Skip to end of metadata
Go to start of metadata

Back to Research Highligts

Research highlight of Finnish Centre of Excellence in Inverse Problems Research

General purpose incoherent scatter radar measurements

Ionosphere is a partly ionized region of the Earths atmosphere, beginning from approximately 50 kilometers altitude, the highest ion densities located below 500 kilometers, and merging without a clear boundary to the fully ionized magnetosphere. In situ measurements in the ionosphere are especially difficult, as the gas in main parts of the ionosphere is too thick to allow satellites to stay in their orbits, but the altitudes are too high to be reached with balloons either, leaving only rockets available for the in situ studies. Thus, different radar applications allowing the ionosphere to be probed from ground are of crucial importance.

Incoherent scatter is scattering of radio signal from thermal fluctuations in the ionospheric plasma. The scattering is a zero-mean random process, with information of the plasma properties contained in its autocorrelation function. The spectrum of the incoherent scatter is too wide to be measured with conventional radar applications, and special transmission modulations have had to be developed for the incoherent scatter radars.  These modulations do not directly provide the scattering autocorrelation function at different heights, but lead to a deconvolution problem instead.

The transmission modulation methods of incoherent scatter radars are usually designed to allow simple solution of the deconvolution problem by means of decoding filters. The Sodankylä Geophysical Observatory has developed a deconvolution method based on statistical inversion, lag profile inversion [1], which allows the deconvolution problem to be solved with arbitrary transmission modulations. The method also allows incoherent scatter autocorrelation functions to be measured with arbitrary resolutions in time, height, and time-lag.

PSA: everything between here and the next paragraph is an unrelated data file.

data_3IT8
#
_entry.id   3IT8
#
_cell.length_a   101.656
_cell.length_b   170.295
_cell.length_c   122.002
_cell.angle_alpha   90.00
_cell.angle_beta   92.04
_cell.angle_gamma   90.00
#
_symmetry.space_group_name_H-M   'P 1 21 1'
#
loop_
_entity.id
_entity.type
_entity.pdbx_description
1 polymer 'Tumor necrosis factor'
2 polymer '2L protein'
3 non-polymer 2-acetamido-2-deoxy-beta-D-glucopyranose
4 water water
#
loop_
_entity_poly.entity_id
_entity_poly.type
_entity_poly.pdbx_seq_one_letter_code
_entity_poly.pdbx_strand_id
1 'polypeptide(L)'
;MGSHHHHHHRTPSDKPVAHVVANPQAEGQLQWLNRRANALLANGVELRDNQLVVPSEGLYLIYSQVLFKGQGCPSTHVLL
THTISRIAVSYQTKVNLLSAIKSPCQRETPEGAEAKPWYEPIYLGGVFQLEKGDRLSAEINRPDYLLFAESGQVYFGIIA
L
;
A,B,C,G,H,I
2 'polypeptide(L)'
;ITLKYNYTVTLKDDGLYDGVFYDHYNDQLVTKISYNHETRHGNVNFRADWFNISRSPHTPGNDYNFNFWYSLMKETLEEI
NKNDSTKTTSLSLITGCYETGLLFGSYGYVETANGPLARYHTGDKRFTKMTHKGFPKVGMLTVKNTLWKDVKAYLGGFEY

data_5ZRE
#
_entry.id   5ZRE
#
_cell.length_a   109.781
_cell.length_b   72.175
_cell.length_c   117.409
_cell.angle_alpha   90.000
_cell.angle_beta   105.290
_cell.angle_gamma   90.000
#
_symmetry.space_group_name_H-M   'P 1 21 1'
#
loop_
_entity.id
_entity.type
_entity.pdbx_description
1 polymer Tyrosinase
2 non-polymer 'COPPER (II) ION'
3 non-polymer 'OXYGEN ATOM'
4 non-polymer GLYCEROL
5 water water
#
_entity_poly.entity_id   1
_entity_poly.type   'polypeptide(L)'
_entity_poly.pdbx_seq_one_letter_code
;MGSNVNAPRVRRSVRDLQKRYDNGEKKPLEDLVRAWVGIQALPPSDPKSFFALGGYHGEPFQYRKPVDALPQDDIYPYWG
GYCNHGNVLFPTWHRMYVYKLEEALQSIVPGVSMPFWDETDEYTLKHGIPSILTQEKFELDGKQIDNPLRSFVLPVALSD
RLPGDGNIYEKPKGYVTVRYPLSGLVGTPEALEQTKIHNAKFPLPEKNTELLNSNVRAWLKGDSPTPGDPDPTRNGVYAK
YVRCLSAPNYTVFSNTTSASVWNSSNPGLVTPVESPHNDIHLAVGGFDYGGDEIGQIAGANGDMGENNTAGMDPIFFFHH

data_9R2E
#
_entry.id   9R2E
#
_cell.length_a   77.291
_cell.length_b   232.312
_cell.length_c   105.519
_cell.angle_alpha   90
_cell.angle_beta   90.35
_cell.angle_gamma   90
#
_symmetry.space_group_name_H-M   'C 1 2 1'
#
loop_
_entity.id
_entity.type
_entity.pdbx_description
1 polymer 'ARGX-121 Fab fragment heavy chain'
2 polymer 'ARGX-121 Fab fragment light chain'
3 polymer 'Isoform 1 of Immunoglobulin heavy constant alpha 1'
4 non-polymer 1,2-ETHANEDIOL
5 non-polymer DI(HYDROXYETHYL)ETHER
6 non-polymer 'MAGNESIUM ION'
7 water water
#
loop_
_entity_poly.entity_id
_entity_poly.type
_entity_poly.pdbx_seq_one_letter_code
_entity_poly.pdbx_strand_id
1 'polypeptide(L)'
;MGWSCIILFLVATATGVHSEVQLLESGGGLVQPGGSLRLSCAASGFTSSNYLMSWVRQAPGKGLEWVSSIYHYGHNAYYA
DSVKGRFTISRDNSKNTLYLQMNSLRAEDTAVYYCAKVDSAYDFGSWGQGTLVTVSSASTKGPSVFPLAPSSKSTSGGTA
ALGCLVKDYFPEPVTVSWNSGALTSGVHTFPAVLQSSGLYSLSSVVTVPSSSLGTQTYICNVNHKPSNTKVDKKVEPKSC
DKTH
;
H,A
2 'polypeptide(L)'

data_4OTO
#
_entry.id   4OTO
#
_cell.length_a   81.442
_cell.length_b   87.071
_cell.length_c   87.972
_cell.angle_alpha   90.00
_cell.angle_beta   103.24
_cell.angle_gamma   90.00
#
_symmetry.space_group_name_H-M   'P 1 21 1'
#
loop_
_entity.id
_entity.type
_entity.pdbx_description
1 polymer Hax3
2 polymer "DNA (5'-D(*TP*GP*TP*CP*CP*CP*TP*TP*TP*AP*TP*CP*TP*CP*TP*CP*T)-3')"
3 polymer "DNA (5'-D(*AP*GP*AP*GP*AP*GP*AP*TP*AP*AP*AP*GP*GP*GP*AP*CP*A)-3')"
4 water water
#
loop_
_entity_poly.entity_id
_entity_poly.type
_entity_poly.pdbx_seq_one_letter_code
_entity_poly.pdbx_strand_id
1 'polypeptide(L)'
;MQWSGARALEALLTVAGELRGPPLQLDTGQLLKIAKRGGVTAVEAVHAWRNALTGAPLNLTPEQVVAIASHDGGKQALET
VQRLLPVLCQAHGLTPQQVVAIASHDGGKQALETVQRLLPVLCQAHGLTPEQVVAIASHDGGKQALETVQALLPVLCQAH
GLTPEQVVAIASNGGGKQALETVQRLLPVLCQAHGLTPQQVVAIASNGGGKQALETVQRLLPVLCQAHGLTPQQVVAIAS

The decoding-filter-based approach to the deconvolution is not possible to realize unless the radar transmits pulses with uniform inter-pulse periods. As a consequence, it becomes impossible to use the same pulses for all parts of the ionosphere, as the lowest parts of the ionosphere require inter-pulse periods much shorter than the signal roundtrip time to and from the upper ionosphere. With lag profile inversion, the pulses can be transmitted in an aperiodic manner (Fig. 1), allowing the same pulses to be used for measuring all parts of the ionosphere (see Fig. 2). This is the most economical way of using the radar, as all received echoes are fully exploited. These so-called multi-purpose experiments [2] have been recently developed in the Sodankylä Geophysical Observatory and  in the Space Physics Group of the Department of Physics, University of Oulu. The multi-purpose experiments are expected to be especially useful in routine monitoring type measurements, such as the continuous operation of the planned next-generation European incoherent scatter radar, EISCAT_3D.

                                          Figure 1.

                                       Figure 2.


[1] I.I. Virtanen, M.S. Lehtinen, T.Nygrén, M. Orispää, and J. Vierinen, Lag profile inversion method for EISCAT data analysis, Annales Geophysicae, 26, 571-581, 2008.

[2] I.I. Virtanen, J. Vierinen, and M.S. Lehtinen, Phase-coded pulse aperiodic transmitter coding,  Annales Geophysicae, 27, 2799-2811, 2009

  • No labels